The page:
A dry bite from a black mamba happened to photographer Mark Laita while he was working on a book about snakes.
He took many precautions when photographing venomous snakes, but the owner of the mamba made a mistake after Laita finished taking the photos that he wanted.
The snake, which had been calm and easily handled, had started moving around Laita’s feet after moving off of the background that Laita had set up for the photos. This was not aggressive or threatening, the snake was just doing whatever the snake equivalent is to stretch your legs.
The handler attempted to move the mamba with a snake hook but accidentally snagged an electrical cable from Laita’s gear. This startled the snake, which bit Laita on the leg, puncturing an artery with both fangs.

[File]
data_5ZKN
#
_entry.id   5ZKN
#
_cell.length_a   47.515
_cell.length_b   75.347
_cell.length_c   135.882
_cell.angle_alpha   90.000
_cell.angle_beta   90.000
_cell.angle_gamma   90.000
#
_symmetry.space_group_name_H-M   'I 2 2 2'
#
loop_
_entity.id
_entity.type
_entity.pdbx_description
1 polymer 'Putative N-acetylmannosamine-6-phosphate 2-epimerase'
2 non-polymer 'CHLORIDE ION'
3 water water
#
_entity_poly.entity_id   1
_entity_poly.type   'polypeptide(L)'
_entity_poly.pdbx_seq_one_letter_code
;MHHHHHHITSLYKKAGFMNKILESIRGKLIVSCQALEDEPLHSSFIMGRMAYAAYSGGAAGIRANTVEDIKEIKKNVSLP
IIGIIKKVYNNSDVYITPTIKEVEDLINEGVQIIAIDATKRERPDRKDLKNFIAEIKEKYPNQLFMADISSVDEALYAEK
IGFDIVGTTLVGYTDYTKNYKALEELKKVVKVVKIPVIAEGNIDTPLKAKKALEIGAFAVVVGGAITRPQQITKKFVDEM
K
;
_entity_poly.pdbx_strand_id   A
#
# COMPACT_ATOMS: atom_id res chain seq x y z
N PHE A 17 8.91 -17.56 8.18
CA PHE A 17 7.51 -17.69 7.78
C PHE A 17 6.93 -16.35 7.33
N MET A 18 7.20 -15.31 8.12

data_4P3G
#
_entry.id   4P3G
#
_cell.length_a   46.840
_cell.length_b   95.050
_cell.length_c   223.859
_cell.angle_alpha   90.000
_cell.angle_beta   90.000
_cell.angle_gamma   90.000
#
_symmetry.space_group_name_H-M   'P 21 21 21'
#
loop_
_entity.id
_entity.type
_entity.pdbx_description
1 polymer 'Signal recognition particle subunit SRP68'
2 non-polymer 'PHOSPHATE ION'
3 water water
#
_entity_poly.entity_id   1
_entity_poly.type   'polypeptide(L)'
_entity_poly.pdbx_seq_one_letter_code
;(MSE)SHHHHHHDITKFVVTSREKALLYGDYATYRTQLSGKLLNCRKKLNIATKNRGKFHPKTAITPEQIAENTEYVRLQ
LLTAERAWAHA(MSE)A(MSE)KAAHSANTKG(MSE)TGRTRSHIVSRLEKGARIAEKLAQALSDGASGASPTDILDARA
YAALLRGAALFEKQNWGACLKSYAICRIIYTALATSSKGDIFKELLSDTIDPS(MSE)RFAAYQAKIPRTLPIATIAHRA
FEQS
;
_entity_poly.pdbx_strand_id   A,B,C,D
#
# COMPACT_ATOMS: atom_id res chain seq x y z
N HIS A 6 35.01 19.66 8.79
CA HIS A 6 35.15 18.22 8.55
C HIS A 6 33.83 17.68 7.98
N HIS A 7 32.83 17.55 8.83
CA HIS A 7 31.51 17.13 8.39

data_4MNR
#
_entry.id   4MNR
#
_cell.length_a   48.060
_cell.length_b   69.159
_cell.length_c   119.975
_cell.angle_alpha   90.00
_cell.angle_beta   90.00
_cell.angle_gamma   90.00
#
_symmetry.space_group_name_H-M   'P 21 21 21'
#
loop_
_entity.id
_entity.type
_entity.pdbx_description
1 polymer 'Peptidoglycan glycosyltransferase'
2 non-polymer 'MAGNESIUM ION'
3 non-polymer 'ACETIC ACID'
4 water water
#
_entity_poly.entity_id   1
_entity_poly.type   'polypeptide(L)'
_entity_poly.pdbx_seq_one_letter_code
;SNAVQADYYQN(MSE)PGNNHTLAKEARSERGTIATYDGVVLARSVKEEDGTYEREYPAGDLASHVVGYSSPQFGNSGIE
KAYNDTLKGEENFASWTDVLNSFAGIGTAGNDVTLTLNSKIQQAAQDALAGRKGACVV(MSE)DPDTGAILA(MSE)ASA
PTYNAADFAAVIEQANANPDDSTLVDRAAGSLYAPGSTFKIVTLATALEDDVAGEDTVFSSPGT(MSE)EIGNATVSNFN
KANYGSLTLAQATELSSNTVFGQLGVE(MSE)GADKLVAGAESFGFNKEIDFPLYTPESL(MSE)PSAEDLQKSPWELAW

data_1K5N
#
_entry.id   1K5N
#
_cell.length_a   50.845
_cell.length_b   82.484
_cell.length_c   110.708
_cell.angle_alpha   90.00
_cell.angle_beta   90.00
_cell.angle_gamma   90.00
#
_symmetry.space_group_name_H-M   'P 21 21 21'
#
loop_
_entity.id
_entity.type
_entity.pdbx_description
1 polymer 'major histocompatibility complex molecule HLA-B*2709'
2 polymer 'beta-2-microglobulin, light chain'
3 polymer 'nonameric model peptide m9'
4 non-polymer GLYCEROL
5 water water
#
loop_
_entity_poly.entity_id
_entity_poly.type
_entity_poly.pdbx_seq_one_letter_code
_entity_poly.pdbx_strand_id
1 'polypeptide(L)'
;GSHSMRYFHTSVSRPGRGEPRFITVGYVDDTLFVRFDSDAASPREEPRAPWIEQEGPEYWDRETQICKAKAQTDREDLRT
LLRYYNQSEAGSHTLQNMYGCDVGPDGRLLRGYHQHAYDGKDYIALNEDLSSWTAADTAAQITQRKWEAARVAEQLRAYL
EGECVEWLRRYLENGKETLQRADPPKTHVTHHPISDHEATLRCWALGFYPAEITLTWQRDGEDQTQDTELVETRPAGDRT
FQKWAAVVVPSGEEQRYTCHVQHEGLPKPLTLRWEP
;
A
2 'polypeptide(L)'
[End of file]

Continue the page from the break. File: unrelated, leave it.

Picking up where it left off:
Laita had no ill effects from venom, though he bled much more than usual since the fangs had hit an artery.
While the snake was on the floor, Laita switched to a point-and-shoot camera. The day after the bite, Laita reviewed the photos from his point and shoot and found something he wasn’t expecting – He had photographed the moment that the snake struck:
Photo credit: Mark Laita
This was a high-luck outcome to a low-luck event – Dry bites from black mambas are rare, and mambas are capable of making repeated envenoming bites in a single attack. There is more to the story: Laita compounded the risk by what he chose to do after the bite but got away with it